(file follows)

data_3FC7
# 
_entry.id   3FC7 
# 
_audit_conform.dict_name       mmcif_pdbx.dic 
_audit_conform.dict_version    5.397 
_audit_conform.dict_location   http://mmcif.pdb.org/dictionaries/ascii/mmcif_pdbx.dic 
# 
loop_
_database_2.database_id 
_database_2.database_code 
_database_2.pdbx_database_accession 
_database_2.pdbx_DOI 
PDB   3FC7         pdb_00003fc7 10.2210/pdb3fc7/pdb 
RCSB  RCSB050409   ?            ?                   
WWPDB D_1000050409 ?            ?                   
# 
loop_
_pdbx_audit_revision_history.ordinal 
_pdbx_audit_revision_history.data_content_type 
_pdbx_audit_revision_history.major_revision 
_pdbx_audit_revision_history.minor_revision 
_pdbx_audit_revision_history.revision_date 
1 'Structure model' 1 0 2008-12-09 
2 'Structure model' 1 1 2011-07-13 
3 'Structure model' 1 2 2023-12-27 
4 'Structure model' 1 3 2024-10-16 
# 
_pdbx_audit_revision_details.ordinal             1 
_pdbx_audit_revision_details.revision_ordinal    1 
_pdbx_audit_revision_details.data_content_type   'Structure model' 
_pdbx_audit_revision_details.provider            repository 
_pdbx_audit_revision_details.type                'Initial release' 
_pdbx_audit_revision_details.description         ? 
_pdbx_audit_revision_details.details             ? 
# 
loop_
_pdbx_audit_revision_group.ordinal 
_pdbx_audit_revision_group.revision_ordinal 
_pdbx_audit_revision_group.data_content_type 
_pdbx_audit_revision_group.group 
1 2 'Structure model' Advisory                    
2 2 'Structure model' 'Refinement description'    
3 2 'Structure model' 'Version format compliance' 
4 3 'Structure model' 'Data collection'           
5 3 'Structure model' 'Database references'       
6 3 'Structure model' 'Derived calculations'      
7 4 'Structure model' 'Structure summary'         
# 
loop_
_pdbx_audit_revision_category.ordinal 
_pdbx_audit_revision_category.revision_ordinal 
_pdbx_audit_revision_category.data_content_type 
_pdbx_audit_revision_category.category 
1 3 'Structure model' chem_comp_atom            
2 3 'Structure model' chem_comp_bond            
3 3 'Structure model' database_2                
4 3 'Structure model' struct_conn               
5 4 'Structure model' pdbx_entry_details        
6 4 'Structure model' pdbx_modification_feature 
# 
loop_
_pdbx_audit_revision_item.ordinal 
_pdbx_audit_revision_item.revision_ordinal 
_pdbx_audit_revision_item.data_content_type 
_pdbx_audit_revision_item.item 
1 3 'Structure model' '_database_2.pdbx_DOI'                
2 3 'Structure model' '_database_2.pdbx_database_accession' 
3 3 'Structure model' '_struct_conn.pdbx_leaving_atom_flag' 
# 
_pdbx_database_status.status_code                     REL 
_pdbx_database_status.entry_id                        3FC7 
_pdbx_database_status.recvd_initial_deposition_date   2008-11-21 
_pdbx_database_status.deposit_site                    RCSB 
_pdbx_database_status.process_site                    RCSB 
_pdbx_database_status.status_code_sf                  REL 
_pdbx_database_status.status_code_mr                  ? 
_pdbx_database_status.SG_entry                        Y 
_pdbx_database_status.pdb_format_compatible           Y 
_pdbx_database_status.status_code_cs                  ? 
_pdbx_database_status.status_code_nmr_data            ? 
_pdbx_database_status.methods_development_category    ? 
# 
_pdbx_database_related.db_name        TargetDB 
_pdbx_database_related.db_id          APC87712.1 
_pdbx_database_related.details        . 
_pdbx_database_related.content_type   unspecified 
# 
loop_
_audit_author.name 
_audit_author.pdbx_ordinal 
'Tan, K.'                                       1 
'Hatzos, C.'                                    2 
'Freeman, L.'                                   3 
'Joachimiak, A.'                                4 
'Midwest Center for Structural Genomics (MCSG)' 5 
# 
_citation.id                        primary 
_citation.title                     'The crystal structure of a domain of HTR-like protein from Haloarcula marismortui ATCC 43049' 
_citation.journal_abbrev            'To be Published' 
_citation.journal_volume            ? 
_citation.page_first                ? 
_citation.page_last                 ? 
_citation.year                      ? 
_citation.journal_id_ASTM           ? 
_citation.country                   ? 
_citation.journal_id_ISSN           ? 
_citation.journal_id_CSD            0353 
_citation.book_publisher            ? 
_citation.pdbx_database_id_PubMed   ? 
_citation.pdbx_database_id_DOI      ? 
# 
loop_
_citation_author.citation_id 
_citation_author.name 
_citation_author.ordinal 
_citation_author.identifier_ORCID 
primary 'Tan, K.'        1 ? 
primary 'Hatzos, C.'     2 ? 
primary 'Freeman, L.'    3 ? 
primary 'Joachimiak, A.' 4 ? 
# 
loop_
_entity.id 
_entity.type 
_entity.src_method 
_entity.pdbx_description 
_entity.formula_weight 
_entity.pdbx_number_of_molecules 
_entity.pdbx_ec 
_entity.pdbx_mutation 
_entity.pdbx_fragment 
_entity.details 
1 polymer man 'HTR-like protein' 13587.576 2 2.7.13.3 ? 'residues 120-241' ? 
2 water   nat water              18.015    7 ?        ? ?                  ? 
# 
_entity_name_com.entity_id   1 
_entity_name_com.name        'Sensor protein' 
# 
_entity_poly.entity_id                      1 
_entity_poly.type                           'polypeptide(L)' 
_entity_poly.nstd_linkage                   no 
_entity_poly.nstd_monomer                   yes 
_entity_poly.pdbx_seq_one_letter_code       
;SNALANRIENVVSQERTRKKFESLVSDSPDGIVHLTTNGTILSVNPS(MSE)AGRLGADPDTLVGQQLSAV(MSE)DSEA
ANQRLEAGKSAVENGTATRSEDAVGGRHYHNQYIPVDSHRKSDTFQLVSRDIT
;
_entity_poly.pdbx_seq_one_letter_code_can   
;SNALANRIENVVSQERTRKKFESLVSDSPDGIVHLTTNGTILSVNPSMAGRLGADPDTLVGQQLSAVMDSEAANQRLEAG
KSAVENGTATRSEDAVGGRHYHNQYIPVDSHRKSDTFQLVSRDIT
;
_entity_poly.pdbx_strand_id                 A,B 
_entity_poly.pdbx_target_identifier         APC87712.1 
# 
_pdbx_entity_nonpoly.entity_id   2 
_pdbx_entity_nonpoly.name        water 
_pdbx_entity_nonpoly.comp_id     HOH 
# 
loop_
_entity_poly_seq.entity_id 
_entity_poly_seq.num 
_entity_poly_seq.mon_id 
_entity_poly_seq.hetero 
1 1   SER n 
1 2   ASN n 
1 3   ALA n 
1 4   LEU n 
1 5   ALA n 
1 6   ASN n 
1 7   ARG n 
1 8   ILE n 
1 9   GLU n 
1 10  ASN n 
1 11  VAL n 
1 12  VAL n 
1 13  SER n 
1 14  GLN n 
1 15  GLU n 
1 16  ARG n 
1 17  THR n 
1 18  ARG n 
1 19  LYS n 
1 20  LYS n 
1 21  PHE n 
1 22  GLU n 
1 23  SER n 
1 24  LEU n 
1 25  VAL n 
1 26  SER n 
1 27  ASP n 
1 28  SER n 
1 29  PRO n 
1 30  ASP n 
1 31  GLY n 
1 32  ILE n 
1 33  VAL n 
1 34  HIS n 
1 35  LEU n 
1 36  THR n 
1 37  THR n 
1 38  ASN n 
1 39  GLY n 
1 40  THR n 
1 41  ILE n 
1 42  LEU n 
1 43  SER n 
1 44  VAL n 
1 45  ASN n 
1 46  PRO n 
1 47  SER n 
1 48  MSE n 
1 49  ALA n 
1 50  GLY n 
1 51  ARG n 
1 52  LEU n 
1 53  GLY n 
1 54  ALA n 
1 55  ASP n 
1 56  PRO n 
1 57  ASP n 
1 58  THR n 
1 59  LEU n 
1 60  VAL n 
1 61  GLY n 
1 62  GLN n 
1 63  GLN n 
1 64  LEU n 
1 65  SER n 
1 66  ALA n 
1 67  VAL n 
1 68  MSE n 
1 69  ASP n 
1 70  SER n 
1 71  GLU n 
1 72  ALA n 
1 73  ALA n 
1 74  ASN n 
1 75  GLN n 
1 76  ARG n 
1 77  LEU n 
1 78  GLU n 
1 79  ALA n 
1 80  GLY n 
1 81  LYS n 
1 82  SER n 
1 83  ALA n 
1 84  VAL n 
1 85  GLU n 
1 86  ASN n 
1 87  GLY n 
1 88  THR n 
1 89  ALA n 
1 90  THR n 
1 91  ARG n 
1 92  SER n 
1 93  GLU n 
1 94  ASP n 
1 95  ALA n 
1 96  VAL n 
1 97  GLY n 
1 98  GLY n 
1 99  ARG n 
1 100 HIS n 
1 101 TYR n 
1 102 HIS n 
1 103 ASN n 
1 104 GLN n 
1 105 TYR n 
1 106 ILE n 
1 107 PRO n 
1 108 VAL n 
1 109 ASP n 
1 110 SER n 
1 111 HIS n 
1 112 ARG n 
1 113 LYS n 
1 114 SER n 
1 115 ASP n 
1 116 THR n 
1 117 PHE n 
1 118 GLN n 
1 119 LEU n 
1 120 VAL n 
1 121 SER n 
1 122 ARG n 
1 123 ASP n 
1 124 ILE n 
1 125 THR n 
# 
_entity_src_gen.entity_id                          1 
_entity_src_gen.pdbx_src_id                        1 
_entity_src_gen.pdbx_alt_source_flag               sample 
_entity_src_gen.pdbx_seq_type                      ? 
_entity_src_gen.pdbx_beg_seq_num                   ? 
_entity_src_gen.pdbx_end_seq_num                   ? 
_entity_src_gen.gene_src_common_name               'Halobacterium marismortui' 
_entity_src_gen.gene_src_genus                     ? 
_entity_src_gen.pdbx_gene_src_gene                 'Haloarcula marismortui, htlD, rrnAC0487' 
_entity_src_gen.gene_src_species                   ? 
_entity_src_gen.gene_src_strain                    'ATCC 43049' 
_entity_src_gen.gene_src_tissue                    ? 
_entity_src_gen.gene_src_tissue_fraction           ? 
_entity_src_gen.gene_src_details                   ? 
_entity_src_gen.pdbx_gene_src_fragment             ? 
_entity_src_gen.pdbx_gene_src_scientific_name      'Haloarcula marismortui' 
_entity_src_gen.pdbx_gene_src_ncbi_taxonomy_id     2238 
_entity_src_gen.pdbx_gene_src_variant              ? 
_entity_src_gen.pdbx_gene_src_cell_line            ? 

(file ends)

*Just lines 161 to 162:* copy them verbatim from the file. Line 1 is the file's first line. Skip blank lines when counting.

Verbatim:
_entity_poly_seq.num 
_entity_poly_seq.mon_id 